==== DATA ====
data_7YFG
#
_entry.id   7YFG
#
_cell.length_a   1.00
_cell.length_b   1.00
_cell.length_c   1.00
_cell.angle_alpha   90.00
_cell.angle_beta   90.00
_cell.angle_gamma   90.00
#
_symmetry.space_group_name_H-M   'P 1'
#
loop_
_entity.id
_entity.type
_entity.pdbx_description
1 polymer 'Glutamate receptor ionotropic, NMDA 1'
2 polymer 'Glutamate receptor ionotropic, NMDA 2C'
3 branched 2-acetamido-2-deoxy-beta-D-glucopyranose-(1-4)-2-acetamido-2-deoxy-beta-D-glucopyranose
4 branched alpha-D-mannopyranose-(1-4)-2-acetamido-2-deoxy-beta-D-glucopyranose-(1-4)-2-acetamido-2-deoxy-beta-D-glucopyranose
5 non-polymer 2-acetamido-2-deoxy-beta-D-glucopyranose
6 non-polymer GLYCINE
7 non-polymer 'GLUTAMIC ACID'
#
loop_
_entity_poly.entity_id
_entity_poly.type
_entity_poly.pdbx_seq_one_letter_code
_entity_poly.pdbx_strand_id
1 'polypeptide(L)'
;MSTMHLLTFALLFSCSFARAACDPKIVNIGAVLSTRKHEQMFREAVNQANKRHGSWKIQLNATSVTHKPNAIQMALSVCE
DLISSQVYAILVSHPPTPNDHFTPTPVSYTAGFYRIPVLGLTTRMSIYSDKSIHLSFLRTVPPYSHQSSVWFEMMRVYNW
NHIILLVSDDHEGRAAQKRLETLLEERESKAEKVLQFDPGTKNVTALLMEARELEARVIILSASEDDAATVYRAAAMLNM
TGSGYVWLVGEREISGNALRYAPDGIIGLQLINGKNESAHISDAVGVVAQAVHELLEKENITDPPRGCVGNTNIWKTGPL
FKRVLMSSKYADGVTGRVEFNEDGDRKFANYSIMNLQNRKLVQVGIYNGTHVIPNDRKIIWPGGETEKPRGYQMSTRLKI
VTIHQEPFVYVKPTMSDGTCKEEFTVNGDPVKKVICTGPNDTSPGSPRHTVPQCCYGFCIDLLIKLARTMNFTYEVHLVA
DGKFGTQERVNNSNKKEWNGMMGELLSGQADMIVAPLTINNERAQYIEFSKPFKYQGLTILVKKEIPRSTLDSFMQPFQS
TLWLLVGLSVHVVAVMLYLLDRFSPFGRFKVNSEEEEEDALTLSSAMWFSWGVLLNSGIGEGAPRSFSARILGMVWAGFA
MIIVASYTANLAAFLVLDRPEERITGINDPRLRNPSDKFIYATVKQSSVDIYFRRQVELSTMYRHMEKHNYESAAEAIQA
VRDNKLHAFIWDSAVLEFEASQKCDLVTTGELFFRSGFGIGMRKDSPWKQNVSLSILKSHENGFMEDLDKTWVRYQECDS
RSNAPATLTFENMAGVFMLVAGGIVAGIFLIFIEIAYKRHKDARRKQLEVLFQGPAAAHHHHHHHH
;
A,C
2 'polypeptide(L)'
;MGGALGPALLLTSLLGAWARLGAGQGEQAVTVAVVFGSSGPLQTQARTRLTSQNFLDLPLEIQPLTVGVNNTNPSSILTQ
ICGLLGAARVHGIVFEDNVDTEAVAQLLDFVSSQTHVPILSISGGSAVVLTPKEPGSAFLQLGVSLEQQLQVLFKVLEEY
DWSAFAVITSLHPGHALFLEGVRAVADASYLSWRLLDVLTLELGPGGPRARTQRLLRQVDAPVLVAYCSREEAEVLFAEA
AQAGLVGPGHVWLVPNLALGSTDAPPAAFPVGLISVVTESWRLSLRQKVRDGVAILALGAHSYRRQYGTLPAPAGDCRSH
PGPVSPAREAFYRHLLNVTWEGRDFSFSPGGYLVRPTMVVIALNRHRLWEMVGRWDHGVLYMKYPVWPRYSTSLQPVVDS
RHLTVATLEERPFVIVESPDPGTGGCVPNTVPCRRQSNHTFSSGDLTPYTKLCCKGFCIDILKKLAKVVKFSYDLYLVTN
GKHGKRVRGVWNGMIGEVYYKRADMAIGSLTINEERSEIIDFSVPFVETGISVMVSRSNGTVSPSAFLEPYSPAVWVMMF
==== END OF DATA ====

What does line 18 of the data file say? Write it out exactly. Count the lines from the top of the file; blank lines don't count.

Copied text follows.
1 polymer 'Glutamate receptor ionotropic, NMDA 1'